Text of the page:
If my soon to be ex-spouse filed joint income tax return with out my consent, what can I do? 8 Answers as of June 12, 2013

My husband and I separated last year. I had a feeling he was going to try to file a joint return, even though I clearly told him I would not sign or consent to a joint return. Even though I had no income to report, I decided to file a tax return under married filing separately, to protect myself, just in case. I have just received a letter from the IRS stating I filed two tax returns for 2012, one married filing separately and one married filing jointly! They are asking if I did submit more than one return for 2012, my filing status, if one was intended for a different year (it wasn't) and there is a space for other reasons for filing two income tax returns. How do I respond to this? And what can I do about my soon to be ex-spouse filing a joint return with out my consent?

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The Davies Law Firm, P.A.
The Davies Law Firm, P.A. | Robert F. Davies, Esq.
Go talk to a smart divorce attorney near you, and take action. Smart action. Too bad you are not in New Jersey. It is hard to find a good divorce lawyer who will fight for you and not charge an obscene amount of your money. Find someone who spends most of their time in divorces. Find someone who has been in court several times this year (2013) in the county courthouse where your divorce will be filed. If they don't go to court often, they are not the lawyer you want. And find someone who has handled at least three or four full and complete divorce trials.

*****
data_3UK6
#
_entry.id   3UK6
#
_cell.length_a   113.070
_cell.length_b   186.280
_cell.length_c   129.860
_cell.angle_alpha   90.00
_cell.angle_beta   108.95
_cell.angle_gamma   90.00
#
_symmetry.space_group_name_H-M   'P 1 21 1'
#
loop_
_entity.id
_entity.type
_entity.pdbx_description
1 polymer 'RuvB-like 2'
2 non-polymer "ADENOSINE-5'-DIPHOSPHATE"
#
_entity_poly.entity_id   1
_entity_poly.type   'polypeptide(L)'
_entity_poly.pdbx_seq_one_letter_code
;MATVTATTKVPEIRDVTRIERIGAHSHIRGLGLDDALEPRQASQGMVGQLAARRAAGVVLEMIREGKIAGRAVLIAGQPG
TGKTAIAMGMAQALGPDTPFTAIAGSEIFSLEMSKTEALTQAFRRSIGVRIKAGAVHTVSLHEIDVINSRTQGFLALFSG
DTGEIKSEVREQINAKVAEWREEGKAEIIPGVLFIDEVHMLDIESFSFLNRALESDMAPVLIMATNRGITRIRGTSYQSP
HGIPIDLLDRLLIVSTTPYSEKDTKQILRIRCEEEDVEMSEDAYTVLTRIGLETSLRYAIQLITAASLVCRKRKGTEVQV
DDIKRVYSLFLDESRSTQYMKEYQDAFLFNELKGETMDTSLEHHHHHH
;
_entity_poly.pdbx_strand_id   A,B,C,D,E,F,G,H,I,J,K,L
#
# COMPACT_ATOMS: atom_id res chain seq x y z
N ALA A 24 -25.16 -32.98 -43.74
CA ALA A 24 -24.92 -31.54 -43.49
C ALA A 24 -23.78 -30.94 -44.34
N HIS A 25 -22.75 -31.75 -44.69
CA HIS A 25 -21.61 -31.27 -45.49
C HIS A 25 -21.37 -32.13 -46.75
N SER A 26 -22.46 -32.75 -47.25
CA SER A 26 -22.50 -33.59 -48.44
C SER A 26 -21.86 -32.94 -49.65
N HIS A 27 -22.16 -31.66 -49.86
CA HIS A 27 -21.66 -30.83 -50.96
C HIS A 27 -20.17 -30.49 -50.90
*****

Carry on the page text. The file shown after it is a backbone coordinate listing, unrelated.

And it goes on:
Answer Applies to: New Jersey
Replied: 6/12/2013
Glenn Milgraum PC
Glenn Milgraum PC | Glenn P. Milgraum
Before you get into a legal battle, speak to your accountant/tax preparer for guidance here.
Answer Applies to: New Jersey
Replied: 6/11/2013
Elizabeth Jones, A Professional Corporation
Elizabeth Jones, A Professional Corporation | Elizabeth Jones
Tell the IRS the truth.
Answer Applies to: California
Replied: 6/11/2013
Clothier Family Law | Louis Martin Clothier
More information is needed to give you an appropriate response. You should retain a local family law attorney to assist you with your case.
Answer Applies to: Kansas
Replied: 6/11/2013
Musilli Brennan Associates PLLC
Musilli Brennan Associates PLLC | John F Brennan
You need to speak with an attorney and or accountant. If you had no income it would be financially very unwise to file married separately as it will increase the taxes, and diminish the marital estate. That is clearly not in your interest, you should counsel with an attorney and get going, it will not get any easier.
Answer Applies to: Michigan
Replied: 6/11/2013
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